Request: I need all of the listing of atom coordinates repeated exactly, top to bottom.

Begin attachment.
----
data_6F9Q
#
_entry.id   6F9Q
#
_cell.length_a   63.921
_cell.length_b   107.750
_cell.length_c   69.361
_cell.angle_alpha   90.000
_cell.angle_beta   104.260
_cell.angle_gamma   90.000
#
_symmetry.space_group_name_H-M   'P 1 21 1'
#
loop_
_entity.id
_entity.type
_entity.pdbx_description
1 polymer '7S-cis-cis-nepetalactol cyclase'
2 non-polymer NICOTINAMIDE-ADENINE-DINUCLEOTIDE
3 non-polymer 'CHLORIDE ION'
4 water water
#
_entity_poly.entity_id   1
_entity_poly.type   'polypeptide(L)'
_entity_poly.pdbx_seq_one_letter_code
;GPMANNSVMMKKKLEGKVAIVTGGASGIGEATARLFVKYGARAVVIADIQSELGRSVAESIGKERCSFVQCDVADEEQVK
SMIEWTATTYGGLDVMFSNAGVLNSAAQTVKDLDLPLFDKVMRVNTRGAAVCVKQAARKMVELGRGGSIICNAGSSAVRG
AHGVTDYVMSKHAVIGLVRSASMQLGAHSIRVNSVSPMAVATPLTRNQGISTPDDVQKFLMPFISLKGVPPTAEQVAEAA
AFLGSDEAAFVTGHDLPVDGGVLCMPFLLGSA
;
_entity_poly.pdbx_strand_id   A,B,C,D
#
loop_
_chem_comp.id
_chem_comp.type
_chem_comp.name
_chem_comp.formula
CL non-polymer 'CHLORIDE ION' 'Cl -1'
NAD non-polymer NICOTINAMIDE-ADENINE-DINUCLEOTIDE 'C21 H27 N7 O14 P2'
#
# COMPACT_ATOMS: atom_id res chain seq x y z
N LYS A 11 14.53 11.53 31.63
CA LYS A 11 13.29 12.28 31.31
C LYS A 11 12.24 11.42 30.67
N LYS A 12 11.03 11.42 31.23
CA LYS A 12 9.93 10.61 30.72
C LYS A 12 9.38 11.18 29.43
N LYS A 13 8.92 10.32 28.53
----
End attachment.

data_6F9Q
#
_entry.id   6F9Q
#
_cell.length_a   63.921
_cell.length_b   107.750
_cell.length_c   69.361
_cell.angle_alpha   90.000
_cell.angle_beta   104.260
_cell.angle_gamma   90.000
#
_symmetry.space_group_name_H-M   'P 1 21 1'
#
loop_
_entity.id
_entity.type
_entity.pdbx_description
1 polymer '7S-cis-cis-nepetalactol cyclase'
2 non-polymer NICOTINAMIDE-ADENINE-DINUCLEOTIDE
3 non-polymer 'CHLORIDE ION'
4 water water
#
_entity_poly.entity_id   1
_entity_poly.type   'polypeptide(L)'
_entity_poly.pdbx_seq_one_letter_code
;GPMANNSVMMKKKLEGKVAIVTGGASGIGEATARLFVKYGARAVVIADIQSELGRSVAESIGKERCSFVQCDVADEEQVK
SMIEWTATTYGGLDVMFSNAGVLNSAAQTVKDLDLPLFDKVMRVNTRGAAVCVKQAARKMVELGRGGSIICNAGSSAVRG
AHGVTDYVMSKHAVIGLVRSASMQLGAHSIRVNSVSPMAVATPLTRNQGISTPDDVQKFLMPFISLKGVPPTAEQVAEAA
AFLGSDEAAFVTGHDLPVDGGVLCMPFLLGSA
;
_entity_poly.pdbx_strand_id   A,B,C,D
#
loop_
_chem_comp.id
_chem_comp.type
_chem_comp.name
_chem_comp.formula
CL non-polymer 'CHLORIDE ION' 'Cl -1'
NAD non-polymer NICOTINAMIDE-ADENINE-DINUCLEOTIDE 'C21 H27 N7 O14 P2'
#
# COMPACT_ATOMS: atom_id res chain seq x y z
N LYS A 11 14.53 11.53 31.63
CA LYS A 11 13.29 12.28 31.31
C LYS A 11 12.24 11.42 30.67
N LYS A 12 11.03 11.42 31.23
CA LYS A 12 9.93 10.61 30.72
C LYS A 12 9.38 11.18 29.43
N LYS A 13 8.92 10.32 28.53